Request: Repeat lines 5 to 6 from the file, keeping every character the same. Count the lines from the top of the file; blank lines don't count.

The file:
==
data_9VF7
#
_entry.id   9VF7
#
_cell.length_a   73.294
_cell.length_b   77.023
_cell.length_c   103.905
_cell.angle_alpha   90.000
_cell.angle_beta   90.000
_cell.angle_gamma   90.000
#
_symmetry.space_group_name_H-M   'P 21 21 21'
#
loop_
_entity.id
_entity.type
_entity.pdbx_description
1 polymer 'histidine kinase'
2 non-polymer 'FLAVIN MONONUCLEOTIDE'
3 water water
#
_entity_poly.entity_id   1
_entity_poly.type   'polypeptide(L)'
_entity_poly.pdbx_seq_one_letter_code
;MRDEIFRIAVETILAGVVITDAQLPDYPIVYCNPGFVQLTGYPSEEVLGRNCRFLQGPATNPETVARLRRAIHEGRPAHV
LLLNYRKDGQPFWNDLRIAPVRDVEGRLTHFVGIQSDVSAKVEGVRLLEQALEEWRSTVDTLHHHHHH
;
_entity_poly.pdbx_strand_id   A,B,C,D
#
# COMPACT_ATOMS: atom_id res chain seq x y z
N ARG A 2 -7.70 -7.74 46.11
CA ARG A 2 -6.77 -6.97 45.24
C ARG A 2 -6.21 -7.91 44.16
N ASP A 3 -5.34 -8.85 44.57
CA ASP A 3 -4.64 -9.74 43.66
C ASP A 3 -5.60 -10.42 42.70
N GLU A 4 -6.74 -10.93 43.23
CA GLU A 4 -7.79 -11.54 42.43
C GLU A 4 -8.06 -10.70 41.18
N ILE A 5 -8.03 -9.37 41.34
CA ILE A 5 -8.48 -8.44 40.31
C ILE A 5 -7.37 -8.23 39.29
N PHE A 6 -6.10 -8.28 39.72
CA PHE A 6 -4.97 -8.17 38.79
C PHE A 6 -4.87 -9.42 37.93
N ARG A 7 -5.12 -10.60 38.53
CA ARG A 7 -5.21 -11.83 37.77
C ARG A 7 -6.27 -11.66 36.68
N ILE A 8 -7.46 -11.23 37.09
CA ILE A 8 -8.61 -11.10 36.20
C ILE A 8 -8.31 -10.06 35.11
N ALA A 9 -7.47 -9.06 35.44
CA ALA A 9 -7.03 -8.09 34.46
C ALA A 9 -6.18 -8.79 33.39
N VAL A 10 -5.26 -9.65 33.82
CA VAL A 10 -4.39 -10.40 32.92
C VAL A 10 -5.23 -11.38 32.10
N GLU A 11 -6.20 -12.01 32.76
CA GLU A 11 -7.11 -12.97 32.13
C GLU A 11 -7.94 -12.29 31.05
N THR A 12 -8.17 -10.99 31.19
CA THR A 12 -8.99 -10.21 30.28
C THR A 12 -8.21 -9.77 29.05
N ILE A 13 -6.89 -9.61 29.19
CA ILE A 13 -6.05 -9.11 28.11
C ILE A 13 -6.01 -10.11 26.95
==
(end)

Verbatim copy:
_cell.length_a   73.294
_cell.length_b   77.023